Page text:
Apollon Theatre, designed by Ernst Ziller.
Patras Carnival; the float of the "King of the Carnival".
Patras Carnival; the float of the "King of the Carnival".
Gerokostopoulou street during the Patras Carnival.
Gerokostopoulou street during the Patras Carnival.
Inside the municipal library.
Inside the municipal library.

The cultural activity of Patras includes the Patras International Festival (with various artistic activities, mainly in the fields of theatre and music), the Patras Carnival and the Poetry Symposium.[54]

The city hosts many museums, including the Patras Archaeological Museum the History and Ethnology Museum, the Folk Art Museum, the Press Museum and the Technology Museum, the latter in the campus of Patras University.

Other cultural institutes are: the Visual Arts Workshop, the icon painting school, the Carnival Float Workshop, the Municipal Library, the Municipal Gallery, along with many private art galleries. The architectural heritage of the city is dominated by neo-classicism, but also includes structures from other periods. Patras is also a pilot city of the Council of Europe and EU Intercultural cities programme.

Theatrical tradition and music

The Patras Municipal and Regional Theatre was founded in June 1988, having as its main stage the city's landmark, the Apollon Theatre. Throughout its existence it has mounted critically acclaimed performances ranging from ancient dramaturgy and modern Greek, to international repertoire. The theatre cooperates with other theatrical groups, such as the Viomichaniki (Industrial) group and the Michani Technis (Art Machine).

The Roman Odeon hosts ancient dramas in the summer, while the Pantheon theater, the Art Factory, the Lithographeion and the Agora theatres provide additional venues. The International Festival of Patras takes place every summer, with a program consisting mostly of plays—both ancient drama and modern theatre—as well as various musical events.

Patras has also a very strong indie rock scene[citation needed] with critically acclaimed bands such as Raining Pleasure, Abbie Gale, Serpentine, Doch an Doris and others.


The Patras Carnival (Patrino Karnavali) is the largest event of its kind in Greece and one of the biggest in Europe, with a heritage reaching back 160 years. The events begin in January 17 each year (St. Anthony's nameday), and last until Clean Monday. Hundreds of thousands of visitors from all over the world gather each year for its festivities, which include large events such as the mammoth sized parades of the last two weeks (up to 50.000 participants each), the Hidden Treasure Hunt (Krymmenos Thisavros), concerts, expositions, theatrical, musical, comedy and other artistic contests and events. Patras Carnival was originally introduced as ball-masquee' events in 1835 by the Italian origin merchant family of Moretti.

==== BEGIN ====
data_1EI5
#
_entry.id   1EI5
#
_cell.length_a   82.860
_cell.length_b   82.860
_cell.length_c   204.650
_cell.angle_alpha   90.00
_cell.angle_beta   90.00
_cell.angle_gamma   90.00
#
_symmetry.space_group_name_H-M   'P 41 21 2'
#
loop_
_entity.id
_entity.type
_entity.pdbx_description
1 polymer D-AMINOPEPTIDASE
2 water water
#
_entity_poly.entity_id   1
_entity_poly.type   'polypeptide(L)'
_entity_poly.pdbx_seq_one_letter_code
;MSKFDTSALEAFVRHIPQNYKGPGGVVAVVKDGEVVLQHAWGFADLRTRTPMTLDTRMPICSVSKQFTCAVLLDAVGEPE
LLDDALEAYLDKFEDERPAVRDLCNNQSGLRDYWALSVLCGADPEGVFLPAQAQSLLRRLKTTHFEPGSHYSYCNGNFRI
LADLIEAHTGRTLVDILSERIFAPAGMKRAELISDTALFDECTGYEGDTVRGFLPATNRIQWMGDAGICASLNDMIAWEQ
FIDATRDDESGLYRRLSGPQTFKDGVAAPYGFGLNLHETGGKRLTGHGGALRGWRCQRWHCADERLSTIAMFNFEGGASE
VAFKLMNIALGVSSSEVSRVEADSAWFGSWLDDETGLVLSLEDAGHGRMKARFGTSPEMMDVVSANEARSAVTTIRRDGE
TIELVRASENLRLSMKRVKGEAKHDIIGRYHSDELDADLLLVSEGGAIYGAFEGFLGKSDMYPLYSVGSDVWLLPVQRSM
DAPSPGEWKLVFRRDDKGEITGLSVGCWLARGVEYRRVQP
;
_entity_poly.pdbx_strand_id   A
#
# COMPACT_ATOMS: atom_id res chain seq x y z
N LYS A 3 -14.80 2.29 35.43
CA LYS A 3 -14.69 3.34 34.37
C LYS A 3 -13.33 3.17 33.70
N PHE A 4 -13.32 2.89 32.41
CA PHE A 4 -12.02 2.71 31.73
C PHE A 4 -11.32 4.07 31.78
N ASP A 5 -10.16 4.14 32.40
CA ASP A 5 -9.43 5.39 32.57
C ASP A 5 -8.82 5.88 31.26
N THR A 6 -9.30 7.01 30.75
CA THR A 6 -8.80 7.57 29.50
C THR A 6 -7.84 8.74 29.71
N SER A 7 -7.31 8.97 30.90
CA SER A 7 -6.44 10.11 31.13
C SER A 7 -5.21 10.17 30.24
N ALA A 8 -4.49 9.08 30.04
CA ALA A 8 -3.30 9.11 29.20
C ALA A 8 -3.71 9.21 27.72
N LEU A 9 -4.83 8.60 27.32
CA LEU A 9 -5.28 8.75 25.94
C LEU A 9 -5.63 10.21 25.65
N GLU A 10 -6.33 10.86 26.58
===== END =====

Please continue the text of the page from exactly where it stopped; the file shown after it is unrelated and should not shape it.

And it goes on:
European Capital of Culture 2006

Patras 2006 commemorative coin.

Patras was chosen by the European Commission to be the European Capital of Culture for the year 2006. The concept of the event revolved around the main theme of "Bridges" and "Dialogues", drawing benefit from the city's rich history and its position as a "Gate to the West", to underline the essence of the productive interaction of culture and civilisations in Europe. The EU Commission found Patras' plans very ambitious and also commented that a successful hosting of the title by a medium-sized city would make it possible to redefine the meaning of the term Cultural Capital.

The Selection Panel for 2006 noted in its final report:

The current cultural activity of the city includes the Patras International Festival (various artistic activities, mainly in the field of music), the Patras Carnival and the Poetry Symposium (organised each year for the 25 years by an ad hoc committee at the University of Patras).[54] The Patras 2006 proposal focuses on two central ideas: "bridges" and "dialogues". Cultural managers from Patras and the general public will be involved in developing these ideas. Further, four poles/programmes of cultural attraction will be developed. The first, "A city for Europe", will relate to the architectural heritage, the industrial revolution and similar subjects. "The counterpart cities" programme will be developed in the fields of human and social sciences and in diverse artistic fields. "The three sea battles" will present a cultural programme focusing on peace and understanding. The last theme, "The many homelands", is directly linked to the etymology of the name of the city. This programme will among other things concentrate on art workshops, the transfer of know-how, way of life and entertainment.[55][56]